Check out Louise Melling's original post on the Daily Kos.
On the anniversary of Roe v. Wade:
In the wake of President Obama’s inauguration and on the 36th anniversary of Roe v. Wade, it is tempting to use this occasion to recite a litany of policies we want our new legislators to enact: from ensuring contraceptive equity in Wisconsin, to reversing the Bush administration’s midnight rule allowing a broad range of health care providers to refuse basic reproductive health services, to rescinding the global gag rule that withholds international aid from family planning services.
While these policy changes are important, they all will remain vulnerable to the ebb and flow of politics if we do not also do our part to change the public conversation about abortion. Reproductive freedom is essential to ensuring equality: we each must be free to make profoundly personal decisions about our reproductive lives without unwarranted government intrusion. As with all freedoms, there are limits. But a government that respects the personal integrity of its people both interferes in these essentially private decisions as little as possible and helps ensure that everyone has the opportunity to make these decisions responsibly.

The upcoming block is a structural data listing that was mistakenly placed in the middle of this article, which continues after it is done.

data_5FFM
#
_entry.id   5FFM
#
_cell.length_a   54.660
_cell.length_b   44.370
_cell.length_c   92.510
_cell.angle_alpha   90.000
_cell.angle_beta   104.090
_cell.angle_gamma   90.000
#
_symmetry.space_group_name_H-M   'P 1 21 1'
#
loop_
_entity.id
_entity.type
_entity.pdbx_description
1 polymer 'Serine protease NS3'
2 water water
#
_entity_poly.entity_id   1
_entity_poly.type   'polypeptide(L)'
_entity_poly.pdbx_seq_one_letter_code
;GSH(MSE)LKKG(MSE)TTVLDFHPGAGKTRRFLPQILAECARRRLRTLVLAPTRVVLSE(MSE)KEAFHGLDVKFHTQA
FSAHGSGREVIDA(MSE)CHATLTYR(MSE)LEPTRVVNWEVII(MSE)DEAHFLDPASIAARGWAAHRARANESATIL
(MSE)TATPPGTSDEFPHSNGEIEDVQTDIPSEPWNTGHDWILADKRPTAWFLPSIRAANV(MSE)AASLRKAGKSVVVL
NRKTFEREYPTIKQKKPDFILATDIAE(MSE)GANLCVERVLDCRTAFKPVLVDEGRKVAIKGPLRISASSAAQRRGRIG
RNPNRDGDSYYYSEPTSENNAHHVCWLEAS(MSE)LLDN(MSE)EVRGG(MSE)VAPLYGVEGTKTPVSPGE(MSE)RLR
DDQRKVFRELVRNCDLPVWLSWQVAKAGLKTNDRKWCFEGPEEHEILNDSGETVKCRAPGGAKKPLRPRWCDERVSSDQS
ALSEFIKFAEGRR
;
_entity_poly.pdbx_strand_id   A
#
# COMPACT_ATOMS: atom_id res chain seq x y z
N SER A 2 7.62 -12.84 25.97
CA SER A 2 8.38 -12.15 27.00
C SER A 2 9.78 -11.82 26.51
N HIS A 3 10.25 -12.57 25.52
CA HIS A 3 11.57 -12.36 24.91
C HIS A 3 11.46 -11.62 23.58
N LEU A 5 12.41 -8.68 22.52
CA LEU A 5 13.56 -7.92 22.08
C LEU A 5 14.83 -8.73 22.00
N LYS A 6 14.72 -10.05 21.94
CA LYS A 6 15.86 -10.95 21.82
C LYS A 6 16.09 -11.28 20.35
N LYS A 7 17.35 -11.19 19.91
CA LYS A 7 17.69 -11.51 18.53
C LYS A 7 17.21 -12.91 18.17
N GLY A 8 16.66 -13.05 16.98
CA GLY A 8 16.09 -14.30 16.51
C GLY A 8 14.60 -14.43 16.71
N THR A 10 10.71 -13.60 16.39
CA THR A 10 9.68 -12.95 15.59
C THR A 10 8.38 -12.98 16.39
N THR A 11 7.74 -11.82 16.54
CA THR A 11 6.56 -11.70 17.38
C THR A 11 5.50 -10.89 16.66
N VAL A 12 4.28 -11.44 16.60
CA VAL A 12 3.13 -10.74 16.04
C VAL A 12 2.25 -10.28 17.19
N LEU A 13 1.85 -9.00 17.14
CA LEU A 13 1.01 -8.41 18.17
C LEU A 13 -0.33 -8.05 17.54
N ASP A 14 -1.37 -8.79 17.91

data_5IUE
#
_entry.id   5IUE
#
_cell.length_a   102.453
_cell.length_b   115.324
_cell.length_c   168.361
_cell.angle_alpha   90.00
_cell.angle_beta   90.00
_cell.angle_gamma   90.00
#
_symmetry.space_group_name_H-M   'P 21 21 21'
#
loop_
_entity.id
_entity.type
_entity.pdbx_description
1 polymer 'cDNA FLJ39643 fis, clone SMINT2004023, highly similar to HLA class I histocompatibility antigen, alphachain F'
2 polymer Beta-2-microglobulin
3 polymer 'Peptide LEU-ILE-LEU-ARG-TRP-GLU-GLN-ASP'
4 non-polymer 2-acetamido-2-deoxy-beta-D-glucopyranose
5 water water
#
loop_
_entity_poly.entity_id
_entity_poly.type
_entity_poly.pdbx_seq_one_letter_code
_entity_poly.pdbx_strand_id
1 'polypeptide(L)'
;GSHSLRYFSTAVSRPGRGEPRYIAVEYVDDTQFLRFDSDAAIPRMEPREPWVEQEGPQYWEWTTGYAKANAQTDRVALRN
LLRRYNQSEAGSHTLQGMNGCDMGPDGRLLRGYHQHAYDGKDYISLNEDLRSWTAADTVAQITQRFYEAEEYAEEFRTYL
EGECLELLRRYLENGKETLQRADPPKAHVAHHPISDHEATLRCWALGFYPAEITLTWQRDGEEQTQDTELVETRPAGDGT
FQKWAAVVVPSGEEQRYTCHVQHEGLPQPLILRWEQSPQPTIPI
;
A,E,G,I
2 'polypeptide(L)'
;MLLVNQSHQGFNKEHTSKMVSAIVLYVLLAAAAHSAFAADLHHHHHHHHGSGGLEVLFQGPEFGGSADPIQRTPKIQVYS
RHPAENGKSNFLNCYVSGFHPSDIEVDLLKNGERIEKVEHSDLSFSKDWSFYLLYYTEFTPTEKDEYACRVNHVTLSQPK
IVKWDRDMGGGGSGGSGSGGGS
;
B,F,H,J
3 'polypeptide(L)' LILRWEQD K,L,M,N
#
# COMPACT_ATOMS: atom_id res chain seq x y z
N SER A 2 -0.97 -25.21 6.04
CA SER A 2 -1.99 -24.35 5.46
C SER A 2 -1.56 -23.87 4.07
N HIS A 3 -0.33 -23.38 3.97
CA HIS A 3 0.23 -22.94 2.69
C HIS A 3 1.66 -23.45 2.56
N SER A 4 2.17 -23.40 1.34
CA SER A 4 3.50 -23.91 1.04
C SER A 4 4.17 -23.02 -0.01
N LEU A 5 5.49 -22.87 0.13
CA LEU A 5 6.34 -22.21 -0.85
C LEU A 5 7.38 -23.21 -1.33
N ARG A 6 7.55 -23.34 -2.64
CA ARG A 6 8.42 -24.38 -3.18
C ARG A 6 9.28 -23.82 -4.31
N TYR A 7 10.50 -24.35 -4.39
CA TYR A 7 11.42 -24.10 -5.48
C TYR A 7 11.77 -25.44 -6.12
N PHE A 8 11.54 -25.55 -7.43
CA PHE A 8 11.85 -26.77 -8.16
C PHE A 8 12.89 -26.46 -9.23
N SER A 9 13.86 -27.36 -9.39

We can continue with the politics of abortion we have known for a generation, one that has exploited ambivalence and fear for political gain. Or we can learn from this past year and take this moment of opportunity and hope to start a new conversation, one that begins with the understanding that both the decision to have a child and the decision to have an abortion come from a place of profound respect for the value of life and a strong commitment to ensuring a better life for all.
Another step toward equality in Wisconsin is to encourage our legislators to ensure contraceptive equity. Judges have ruled on the need for insurance companies to cover prescription contraceptives and outpatient services so as not to discriminate on the basis of gender. Writing contraceptive equity into law is fundamental to any efforts to reform health care, protect workers and stand up for gender equality.
- Chris Ahmuty, Executive Director, ACLU of Wisconsin
- Louise Melling, Director, national ACLU Reproductive Freedom Project